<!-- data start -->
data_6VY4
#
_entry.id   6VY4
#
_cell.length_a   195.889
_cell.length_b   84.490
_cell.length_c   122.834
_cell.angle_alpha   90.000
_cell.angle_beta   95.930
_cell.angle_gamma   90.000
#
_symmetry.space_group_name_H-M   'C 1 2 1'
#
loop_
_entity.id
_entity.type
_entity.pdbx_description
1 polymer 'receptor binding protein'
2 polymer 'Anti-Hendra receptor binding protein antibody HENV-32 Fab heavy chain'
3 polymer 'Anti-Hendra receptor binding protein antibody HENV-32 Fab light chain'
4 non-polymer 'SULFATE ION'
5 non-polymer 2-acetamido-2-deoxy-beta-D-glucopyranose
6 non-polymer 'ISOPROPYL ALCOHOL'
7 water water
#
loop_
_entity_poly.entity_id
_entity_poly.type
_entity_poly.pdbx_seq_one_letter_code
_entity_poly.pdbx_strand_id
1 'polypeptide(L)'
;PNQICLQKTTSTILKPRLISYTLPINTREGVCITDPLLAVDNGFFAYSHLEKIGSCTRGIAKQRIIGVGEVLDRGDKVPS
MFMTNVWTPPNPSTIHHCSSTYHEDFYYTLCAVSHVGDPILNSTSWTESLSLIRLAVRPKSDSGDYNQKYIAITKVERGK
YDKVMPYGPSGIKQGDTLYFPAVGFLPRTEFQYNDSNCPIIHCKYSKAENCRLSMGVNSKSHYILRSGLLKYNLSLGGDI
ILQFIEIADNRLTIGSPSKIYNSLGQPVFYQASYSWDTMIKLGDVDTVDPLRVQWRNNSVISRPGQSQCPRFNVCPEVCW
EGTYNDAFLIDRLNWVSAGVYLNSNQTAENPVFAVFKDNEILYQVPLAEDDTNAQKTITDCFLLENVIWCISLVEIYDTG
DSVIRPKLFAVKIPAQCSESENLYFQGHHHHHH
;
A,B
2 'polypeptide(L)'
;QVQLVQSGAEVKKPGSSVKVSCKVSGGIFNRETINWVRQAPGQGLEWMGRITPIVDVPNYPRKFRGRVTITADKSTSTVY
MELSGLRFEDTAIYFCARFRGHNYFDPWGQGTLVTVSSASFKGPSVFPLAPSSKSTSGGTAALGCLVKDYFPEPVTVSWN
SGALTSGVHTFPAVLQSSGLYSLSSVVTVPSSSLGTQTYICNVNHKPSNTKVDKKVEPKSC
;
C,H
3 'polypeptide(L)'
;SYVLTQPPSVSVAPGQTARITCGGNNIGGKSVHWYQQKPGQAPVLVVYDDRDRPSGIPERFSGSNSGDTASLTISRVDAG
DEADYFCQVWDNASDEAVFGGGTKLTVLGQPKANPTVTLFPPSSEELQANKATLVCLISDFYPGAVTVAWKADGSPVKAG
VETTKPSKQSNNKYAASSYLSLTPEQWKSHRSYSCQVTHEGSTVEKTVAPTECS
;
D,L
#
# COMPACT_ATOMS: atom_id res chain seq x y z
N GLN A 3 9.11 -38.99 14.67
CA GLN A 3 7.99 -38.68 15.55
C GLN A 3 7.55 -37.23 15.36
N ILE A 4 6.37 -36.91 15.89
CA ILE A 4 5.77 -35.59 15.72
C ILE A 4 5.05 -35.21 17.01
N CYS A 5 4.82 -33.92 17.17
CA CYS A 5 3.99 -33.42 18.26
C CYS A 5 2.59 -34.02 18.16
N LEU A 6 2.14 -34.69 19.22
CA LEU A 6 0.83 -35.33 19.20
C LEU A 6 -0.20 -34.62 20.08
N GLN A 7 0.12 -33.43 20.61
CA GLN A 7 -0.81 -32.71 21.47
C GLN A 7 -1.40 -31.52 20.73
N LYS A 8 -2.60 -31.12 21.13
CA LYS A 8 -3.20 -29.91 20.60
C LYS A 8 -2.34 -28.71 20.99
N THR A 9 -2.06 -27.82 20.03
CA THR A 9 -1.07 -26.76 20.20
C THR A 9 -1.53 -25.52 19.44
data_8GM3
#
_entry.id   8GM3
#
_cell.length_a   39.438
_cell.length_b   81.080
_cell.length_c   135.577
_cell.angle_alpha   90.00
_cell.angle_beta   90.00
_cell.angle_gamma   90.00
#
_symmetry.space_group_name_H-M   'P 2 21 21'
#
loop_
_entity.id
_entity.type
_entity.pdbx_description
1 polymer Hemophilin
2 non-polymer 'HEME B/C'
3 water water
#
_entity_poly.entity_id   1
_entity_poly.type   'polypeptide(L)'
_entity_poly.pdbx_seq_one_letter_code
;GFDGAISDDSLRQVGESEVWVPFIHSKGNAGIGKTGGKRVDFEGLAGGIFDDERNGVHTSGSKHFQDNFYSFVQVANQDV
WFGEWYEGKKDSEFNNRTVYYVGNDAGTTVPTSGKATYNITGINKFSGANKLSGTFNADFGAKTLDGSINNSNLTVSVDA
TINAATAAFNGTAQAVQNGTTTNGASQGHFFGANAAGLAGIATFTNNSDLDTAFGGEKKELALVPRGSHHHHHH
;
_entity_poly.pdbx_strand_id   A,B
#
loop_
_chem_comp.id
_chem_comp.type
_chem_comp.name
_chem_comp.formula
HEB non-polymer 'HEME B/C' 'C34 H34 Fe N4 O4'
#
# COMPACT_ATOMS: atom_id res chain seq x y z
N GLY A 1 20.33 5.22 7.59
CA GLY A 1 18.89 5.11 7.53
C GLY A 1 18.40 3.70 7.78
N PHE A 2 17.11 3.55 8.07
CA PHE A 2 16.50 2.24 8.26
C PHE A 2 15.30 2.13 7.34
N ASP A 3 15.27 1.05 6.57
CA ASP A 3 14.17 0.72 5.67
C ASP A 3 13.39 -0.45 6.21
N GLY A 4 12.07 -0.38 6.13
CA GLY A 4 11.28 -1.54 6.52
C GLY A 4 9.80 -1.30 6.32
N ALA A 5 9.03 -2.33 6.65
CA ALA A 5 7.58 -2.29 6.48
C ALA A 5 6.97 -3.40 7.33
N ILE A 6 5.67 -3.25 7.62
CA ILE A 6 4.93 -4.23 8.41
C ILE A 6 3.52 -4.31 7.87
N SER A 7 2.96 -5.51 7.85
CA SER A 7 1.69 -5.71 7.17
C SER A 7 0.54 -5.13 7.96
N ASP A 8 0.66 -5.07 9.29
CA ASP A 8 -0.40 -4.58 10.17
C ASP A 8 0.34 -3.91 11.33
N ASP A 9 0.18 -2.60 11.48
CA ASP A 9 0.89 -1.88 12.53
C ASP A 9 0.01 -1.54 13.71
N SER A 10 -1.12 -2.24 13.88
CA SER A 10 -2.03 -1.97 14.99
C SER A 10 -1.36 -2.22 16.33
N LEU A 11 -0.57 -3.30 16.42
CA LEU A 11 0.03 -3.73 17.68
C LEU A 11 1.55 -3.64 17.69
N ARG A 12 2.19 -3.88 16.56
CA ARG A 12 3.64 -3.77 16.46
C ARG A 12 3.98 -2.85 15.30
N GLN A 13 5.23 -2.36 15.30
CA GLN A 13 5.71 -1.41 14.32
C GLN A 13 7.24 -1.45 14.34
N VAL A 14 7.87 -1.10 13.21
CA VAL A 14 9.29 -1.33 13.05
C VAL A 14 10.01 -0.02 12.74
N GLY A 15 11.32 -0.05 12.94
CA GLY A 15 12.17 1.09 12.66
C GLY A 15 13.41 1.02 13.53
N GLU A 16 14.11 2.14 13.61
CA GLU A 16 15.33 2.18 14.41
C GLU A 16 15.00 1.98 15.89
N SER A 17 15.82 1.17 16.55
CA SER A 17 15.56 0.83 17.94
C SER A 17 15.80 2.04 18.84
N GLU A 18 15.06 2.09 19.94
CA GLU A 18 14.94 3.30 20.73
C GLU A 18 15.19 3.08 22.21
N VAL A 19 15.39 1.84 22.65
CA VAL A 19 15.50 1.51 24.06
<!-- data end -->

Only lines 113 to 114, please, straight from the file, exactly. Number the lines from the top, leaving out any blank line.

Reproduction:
N GLY A 1 20.33 5.22 7.59
CA GLY A 1 18.89 5.11 7.53